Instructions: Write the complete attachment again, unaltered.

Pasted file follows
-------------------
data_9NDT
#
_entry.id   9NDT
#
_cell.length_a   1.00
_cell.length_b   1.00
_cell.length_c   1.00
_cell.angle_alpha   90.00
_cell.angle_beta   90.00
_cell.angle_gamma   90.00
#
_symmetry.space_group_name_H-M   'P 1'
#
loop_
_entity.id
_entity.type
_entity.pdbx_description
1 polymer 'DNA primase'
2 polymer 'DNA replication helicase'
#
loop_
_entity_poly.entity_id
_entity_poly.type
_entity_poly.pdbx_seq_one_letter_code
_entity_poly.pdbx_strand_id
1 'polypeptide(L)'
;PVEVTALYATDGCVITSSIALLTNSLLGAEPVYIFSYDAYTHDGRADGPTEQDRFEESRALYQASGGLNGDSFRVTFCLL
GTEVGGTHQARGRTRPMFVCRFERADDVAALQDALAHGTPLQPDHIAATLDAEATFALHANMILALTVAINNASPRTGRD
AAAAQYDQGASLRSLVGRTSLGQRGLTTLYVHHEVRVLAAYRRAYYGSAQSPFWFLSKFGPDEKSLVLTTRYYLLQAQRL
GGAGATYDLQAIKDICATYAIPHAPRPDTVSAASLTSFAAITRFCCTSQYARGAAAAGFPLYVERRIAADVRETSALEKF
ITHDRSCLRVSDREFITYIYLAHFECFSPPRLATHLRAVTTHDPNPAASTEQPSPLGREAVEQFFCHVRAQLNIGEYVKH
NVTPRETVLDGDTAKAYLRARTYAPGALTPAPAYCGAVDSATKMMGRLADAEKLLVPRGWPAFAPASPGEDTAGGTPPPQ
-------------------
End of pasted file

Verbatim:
data_9NDT
#
_entry.id   9NDT
#
_cell.length_a   1.00
_cell.length_b   1.00
_cell.length_c   1.00
_cell.angle_alpha   90.00
_cell.angle_beta   90.00
_cell.angle_gamma   90.00
#
_symmetry.space_group_name_H-M   'P 1'
#
loop_
_entity.id
_entity.type
_entity.pdbx_description
1 polymer 'DNA primase'
2 polymer 'DNA replication helicase'
#
loop_
_entity_poly.entity_id
_entity_poly.type
_entity_poly.pdbx_seq_one_letter_code
_entity_poly.pdbx_strand_id
1 'polypeptide(L)'
;PVEVTALYATDGCVITSSIALLTNSLLGAEPVYIFSYDAYTHDGRADGPTEQDRFEESRALYQASGGLNGDSFRVTFCLL
GTEVGGTHQARGRTRPMFVCRFERADDVAALQDALAHGTPLQPDHIAATLDAEATFALHANMILALTVAINNASPRTGRD
AAAAQYDQGASLRSLVGRTSLGQRGLTTLYVHHEVRVLAAYRRAYYGSAQSPFWFLSKFGPDEKSLVLTTRYYLLQAQRL
GGAGATYDLQAIKDICATYAIPHAPRPDTVSAASLTSFAAITRFCCTSQYARGAAAAGFPLYVERRIAADVRETSALEKF
ITHDRSCLRVSDREFITYIYLAHFECFSPPRLATHLRAVTTHDPNPAASTEQPSPLGREAVEQFFCHVRAQLNIGEYVKH
NVTPRETVLDGDTAKAYLRARTYAPGALTPAPAYCGAVDSATKMMGRLADAEKLLVPRGWPAFAPASPGEDTAGGTPPPQ